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Richard A. Flax
The rise of the Chinese consumer has been one of the most important structural trends of the last decade. Recently, however, Chinese consumer companies have come under pressure. A weakened macro environment, coupled with curbs on spending by government bureaucrats, has hit a range of consumer businesses and, in some cases, forced a reassessment of expansion plans. On the surface, this poses challenges for equity investors looking to benefit from growing income per capita and purchasing power. Yet in our view, there are both challenges and opportunities. Mass retailers, which face oversupply and low pricing power, are likely to continue to struggle. On the other hand, companies with strong business models in sectors where supply may be constrained, such as casinos, or where powerful brands act as competitive moats, such as luxury goods, are likely to maintain high operating margins and returns on capital.
This is important not just for returns over the next year but also for long-term investment, as our research shows that highly profitable firms tend to remain profitable over time and also outperform the broad market (see the In Depth article, “The Profitability Premium in EM Equities,” December 2013).
Slowing income growth and falling demand From a macro perspective, Chinese year-over-year (yoy) GDP growth has declined from 9.8% in the last quarter of 2010 to 7.8% in the third quarter of 2013, denting consumer confidence. The impact of the slowdown on income growth has been particularly pronounced over the last 12 months, with urban household income growth falling more than three percentage points to just over 9%.
Compounding the impact of slowing income growth, the government has moved to curb spending by bureaucrats by restricting dining, travel and gift-buying. In the spirits sector, for example, a bottle of Moutai, a high-end domestic brand, has fallen from a retail price of almost RMB2000 in 2012 to around RMB900 currently, reflecting weakened demand. Similarly, department store operators are seeing negative same-store sales growth, much of which has been ascribed to fewer gift cards being distributed. With little optimism that income growth will rise in the near term or spending restrictions will be removed, our view is that the cycle of falling demand may continue for another six months at least.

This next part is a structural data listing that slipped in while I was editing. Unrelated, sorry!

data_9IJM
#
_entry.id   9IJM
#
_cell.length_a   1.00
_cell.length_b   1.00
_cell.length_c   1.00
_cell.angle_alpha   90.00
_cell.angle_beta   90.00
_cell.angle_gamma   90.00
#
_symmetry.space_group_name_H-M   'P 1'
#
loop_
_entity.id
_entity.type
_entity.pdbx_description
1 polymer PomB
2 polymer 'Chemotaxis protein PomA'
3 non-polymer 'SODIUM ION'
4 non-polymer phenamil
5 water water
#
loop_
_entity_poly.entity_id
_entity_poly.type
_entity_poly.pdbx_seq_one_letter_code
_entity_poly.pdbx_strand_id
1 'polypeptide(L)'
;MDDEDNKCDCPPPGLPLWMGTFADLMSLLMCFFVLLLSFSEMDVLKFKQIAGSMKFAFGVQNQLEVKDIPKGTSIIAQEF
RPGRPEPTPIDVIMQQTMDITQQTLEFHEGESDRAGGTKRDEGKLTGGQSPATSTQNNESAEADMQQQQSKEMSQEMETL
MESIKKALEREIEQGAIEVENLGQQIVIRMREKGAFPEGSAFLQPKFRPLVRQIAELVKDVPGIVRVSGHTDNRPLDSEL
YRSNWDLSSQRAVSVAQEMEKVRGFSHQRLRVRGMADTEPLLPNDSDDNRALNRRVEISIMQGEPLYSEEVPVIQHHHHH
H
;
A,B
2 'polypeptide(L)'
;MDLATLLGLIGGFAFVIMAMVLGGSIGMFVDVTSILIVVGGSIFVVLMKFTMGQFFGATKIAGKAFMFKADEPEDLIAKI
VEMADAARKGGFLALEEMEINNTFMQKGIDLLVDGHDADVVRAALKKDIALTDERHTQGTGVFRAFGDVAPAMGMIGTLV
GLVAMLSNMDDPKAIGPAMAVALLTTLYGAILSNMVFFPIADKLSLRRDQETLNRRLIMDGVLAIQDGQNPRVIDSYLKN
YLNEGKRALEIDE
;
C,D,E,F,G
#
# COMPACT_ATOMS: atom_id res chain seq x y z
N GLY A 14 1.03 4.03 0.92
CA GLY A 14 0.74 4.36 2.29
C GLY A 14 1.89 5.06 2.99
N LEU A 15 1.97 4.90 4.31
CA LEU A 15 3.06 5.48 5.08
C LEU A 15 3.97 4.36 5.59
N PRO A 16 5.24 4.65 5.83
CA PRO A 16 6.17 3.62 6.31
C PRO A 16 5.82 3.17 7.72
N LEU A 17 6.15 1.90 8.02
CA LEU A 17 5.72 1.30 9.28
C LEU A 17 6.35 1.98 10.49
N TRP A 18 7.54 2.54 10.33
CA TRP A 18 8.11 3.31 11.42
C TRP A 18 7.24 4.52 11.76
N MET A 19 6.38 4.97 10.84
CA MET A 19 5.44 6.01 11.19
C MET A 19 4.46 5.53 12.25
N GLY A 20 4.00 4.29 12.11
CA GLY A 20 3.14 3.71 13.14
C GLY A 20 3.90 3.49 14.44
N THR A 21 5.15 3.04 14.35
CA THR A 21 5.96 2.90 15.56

That said, while consumption is slowing, it’s important to recognize that it hasn’t collapsed; nor do we expect it to. Although down from a peak of over 20% in 2008, yoy growth in Chinese retail sales was still running at 13% as of 30 September. Rising secular demand among Chinese consumers still offers a play for a long-term equity investor ‒ it’s just increasingly important to differentiate among the companies in this space.
Oversupply in retail Since mid-2010, valuations of Chinese retailers have contracted, while valuations of Chinese consumer staples firms have expanded. Although it may be tempting to expect some mean reversion, we think there are strong reasons for the underperformance in the retail sector, and believe it is likely to continue.
Same-store sales growth has declined to just over 1% for listed Chinese retailers after peaking at more than 19% in early 2011. This downward trend reflects both the broader slowdown in income growth within the economy and the negative headwinds of the spending restrictions. However, what is compounding problems for retailers is that the slowdown in spending has been exacerbated by an increase in supply. This perhaps echoes some of the oversupply issues we’ve seen elsewhere in the Chinese economy, where easy money has fueled an investment boom.
Although industry data is incomplete, our opinion is that in many markets in China, the expansion in physical retail stores is the root of the problem. While rates of department store density in emerging market (EM) countries remain well below those of the U.S. and U.K., China is comfortably ahead of most of Asia, including richer nations such as South Korea and Japan. This supports our view that Chinese retailers have focused on capacity expansion over the last decade without sufficient regard for operating expenses and capital efficiency. This has now come home to hurt performance in the form of declining margins across the sector in 2013.
Looking forward, we see little evidence of this changing over the cyclical term, even if the third quarter of 2013 proves to be a demand trough. With operating-cost inflation and product-price pressures, retailers may continue to see declining profitability and eroding returns on capital. We think this low profitability is likely to be associated with share price underperformance.
Opportunities where supply is constrained While the retail outlook may be negative, the good news is that Chinese income growth is still far outpacing that of the developed world. And while capacity expansion in the retail sector may be dragging on returns, there are other sectors where supply constraints are providing the structure for sustainable profit growth, or where brands are powerful, allowing companies to extract high returns. These businesses should be able to deliver sustainable, high levels of profitability – and potentially, share price outperformance.